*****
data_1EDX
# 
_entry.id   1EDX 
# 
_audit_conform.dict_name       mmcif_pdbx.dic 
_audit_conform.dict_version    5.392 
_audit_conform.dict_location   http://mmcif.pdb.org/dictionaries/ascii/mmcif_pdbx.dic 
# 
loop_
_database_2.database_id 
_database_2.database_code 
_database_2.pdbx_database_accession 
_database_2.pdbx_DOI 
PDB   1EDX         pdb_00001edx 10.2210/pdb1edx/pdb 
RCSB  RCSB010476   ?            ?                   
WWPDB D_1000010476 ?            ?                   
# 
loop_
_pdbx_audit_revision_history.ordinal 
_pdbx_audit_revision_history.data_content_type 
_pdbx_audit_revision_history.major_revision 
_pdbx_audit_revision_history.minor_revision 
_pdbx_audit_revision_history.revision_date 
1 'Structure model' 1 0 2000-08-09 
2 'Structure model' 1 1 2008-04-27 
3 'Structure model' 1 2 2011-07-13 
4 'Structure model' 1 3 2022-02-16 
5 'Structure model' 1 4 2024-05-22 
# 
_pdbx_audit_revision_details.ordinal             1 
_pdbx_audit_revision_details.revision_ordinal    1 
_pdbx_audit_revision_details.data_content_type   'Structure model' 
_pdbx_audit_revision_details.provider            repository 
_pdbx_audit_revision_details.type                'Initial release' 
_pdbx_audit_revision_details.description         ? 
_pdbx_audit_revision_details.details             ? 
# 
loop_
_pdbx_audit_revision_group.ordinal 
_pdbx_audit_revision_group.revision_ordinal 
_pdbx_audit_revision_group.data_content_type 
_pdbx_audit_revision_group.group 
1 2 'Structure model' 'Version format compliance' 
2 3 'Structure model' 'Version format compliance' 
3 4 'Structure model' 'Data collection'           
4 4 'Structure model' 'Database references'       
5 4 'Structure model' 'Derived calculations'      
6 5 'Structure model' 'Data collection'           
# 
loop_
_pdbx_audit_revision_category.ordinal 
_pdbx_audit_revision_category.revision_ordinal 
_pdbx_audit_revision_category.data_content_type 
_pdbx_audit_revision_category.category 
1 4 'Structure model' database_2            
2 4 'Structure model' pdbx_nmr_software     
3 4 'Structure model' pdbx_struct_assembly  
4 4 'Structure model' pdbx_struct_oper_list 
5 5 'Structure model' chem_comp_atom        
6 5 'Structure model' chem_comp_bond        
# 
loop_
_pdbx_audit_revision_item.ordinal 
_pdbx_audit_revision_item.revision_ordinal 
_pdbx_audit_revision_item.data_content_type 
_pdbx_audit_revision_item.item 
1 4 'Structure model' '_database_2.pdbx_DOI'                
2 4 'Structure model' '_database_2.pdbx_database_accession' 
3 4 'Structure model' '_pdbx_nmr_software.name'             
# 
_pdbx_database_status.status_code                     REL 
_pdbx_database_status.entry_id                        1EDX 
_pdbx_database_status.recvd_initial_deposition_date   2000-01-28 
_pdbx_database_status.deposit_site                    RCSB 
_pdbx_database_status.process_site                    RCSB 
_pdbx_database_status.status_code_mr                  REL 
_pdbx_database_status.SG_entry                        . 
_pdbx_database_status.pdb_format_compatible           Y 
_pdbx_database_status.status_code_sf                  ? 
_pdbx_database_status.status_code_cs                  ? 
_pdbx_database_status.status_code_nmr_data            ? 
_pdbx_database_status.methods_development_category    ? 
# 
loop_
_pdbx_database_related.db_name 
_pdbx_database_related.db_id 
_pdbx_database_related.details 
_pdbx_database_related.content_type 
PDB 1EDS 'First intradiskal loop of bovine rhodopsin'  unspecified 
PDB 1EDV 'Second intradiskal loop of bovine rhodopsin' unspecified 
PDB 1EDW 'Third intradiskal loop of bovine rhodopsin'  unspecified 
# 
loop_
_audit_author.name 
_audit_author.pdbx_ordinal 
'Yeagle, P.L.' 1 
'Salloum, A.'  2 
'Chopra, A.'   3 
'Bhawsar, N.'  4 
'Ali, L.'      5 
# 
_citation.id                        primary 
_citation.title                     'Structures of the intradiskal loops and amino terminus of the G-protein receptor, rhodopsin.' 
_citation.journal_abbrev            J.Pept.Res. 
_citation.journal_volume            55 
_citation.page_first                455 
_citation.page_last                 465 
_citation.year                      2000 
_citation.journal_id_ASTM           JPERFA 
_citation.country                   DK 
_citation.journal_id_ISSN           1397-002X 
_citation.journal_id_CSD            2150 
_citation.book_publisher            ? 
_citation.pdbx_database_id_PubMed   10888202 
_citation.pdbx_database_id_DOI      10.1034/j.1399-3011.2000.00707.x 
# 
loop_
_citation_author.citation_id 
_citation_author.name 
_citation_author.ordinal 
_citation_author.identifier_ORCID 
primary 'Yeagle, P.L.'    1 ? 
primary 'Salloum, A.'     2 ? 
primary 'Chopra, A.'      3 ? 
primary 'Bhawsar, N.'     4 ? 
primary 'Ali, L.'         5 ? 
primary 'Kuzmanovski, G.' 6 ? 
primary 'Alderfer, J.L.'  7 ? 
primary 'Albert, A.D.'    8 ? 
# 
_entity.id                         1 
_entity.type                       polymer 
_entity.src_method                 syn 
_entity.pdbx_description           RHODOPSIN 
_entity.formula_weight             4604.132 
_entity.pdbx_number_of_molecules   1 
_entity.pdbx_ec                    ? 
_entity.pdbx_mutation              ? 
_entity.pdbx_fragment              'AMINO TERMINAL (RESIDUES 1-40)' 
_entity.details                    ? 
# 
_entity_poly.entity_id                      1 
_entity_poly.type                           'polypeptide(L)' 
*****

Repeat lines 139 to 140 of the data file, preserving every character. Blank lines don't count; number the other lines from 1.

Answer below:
_entity.pdbx_fragment              'AMINO TERMINAL (RESIDUES 1-40)' 
_entity.details                    ? 